Search the Community
Showing results for tags 'highbury stadium'.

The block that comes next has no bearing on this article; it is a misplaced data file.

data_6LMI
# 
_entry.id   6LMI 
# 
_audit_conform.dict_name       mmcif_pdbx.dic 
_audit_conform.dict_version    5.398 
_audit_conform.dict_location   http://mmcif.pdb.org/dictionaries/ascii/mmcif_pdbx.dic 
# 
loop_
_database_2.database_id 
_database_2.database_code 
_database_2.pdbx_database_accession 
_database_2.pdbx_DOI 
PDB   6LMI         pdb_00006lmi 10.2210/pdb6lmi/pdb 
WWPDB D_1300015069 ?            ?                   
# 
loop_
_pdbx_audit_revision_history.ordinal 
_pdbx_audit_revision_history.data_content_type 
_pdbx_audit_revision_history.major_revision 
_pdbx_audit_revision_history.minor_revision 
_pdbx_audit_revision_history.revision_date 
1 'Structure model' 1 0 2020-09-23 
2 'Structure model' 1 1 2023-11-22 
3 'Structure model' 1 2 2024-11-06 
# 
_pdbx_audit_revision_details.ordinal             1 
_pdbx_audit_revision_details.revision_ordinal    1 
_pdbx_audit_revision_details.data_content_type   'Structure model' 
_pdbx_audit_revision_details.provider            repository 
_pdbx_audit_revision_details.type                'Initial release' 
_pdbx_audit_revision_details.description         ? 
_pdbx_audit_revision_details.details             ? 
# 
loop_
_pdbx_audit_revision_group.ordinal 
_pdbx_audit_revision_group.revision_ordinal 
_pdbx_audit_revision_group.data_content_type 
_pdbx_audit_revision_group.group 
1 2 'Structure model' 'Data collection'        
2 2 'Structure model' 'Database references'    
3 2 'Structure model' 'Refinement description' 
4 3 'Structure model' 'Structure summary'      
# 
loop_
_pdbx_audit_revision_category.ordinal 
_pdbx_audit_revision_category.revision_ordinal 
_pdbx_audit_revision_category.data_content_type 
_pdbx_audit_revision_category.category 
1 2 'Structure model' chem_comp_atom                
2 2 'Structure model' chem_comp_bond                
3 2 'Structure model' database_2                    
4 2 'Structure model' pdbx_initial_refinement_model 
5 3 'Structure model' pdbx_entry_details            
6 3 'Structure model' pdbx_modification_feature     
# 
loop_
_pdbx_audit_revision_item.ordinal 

Which season or time was the most significant in Arsenal’s history? What was the most significant season or period in Arsenal’s history? I will go through many seasons which had huge implications for Arsenal and finally plump for the one I feel was the most important. I will also say which one was the most crucial for me in my time as a Gooner but probably regular readers will guess that answer. There are lots to consider and it is truly very difficult to choose. I will go through them by date so that you can see the progression and maybe work out in advance which one I will eventually go for. I should say this is not about our best season but the most important or significant one, one that meant we had the possibility to become the Arsenal of today. The marble halls - a symbol of the Arsenal And so I have to start with Dial Square in 1886. As the foundation it has to be a candidate and we began with a 6-0 thrashing of Eastern Wanderers In December so we started well. We changed our name to Royal Arsenal at Christmas reportedly and that surely was significant or what would we be calling ourselves now? The Diallers? The Squares? Oh, no! I certainly couldn’t go through life being a Square. Now we are professional In 1891 we became the first London professional club as we were worried about northern clubs poaching our best players. It meant that we had very little games to compete in as we were banned by the London Football Association who didn’t want professionals. If that had continued it would have been very significant as we could have gone out of existence. What would we be now? We would have had no team to support. We could have ended up Spuds and living a truly miserable life. Harry Bradshaw - made us into a good team Ah, but 1893 soon came up and we were allowed in the Football League, the first southern club to do so. We were put in the second division but were not too good, a midtable side. We remained that way until we got Harry Bradshaw as manager in 1899. That was a vital move and gave us our first taste of the big time as we got promoted to the first division in 1903-04. We were now, almost 20 years after forming, among the big boys. The dark dealings of Henry Norris But the next significant season was the following year as Bradshaw moved to Fulham and we didn’t do well in the top flight, getting relegated in 1913. Problems with grounds and with ownership increased our struggles but Henry Norris took over after we struggled with voluntary liquidation in 1910. First he wanted us to merge with Fulham, which he also owned. Luckily that didn’t go through as we could have been called Arseham, or worse again, Hamarse. Oh, the indignity! Henry Norris who certainly didn't look like a nefarious godfather But he did engineer the move to Highbury and North London after the relegation in 1913 to a much bigger and better ground so that Arsenal could have the possibility of getting back among the big boys. He also got rid of the Woolwich name and the “the” to become plain Arsenal but the supporters and myself have never fully approved the latter. Down into the abyss Ah, but then came the kicker. Henry Norris was a bad boy, known for dodgy financial dealings but he used them for the benefit of Arsenal. In 1919, after the war, the first division was expanded to 22 teams. There was a controversy about where the extra two teams were to come from as logically it should have been Chelsea and the Spuds as they were about to be relegated. It was decided that Chelsea would stay and the Spuds go down thanks to the strong belief that Norris had engineered the promotion to sixth placed Arsenal in the second division by egregious backhanders and dark dealing. Surely that would have been impossible in the modern day? The thing is that without it, maybe we would not have got promoted at all, ever. We certainly didn’t set the first division alight at all. If Norris hadn’t done what he did, we could even have dropped down divisions or gone out altogether. We at ASCB could be supporting a team playing out of a field in North London in front of 50 people. The ASCB might only consist of Georgi Stoyanov and me. Highbury being reconstructed in 1927 If we had stayed in the second division until 1925, then surely Norris would not have been able to attract Herbert Chapman, the man who had made Huddersfield invincible and the equivalent of getting, say, Pep Guardiola today? And it was Chapman who made us great. A great chap, our Chapman And so to the Chapman era. He changed everything about what a top club should be. Marble halls, floodlights, the W formation, physiotherapy, elite training practices, new roles for players, numbered jerseys, and even getting the local Tube station renamed to the Arsenal. But it took him 5 years to get our first ever significant trophy, the FA Cup in 1930, and that heralded the start of Arsenal becoming the top team in England in the 1930’s. Titles came our way as we became the juggernaut of English football. Herbert Chapman - it is hard to believe what he achieved The strong foundations that Chapman laid meant that even after he died suddenly in 1934, George Allison took over seamlessly and continued to dominate English football. We got 5 titles and 2 FA cups in the 1930’s. We also had 7 Arsenal players on the field for England against Italy in 1934, a record that stands to this day. We were now the best, and improvements to the ground and the interior meant we also had probably the best ground in England. We were the Kings of England, not just London. Now we had a team to support, one that would lead, years later, to a bunch of Arsenal fans in Bulgaria in 2004 setting up the best fan club in the Arsenal universe. George Allison continued Chapman's great work We climb Everest The war years were next, with football more or less closed, although some matches kept the game alive. Highbury was requisitioned for the war effort so we had to play at White Hart Lane. We could have been contaminated by Spursyness but we didn’t as we took our sixth title under Tom Whittaker in 1948, the FA Cup in 1950 and our seventh title in 1953 which made us the top team ever in English football. We were Arsenal, simply the best. Tom Whittaker moved us the the top of the mountain Next week, we will continue, we will look at the later post-war years, the doldrums of the 60’s, and the miraculous double of 1971 among many significant events.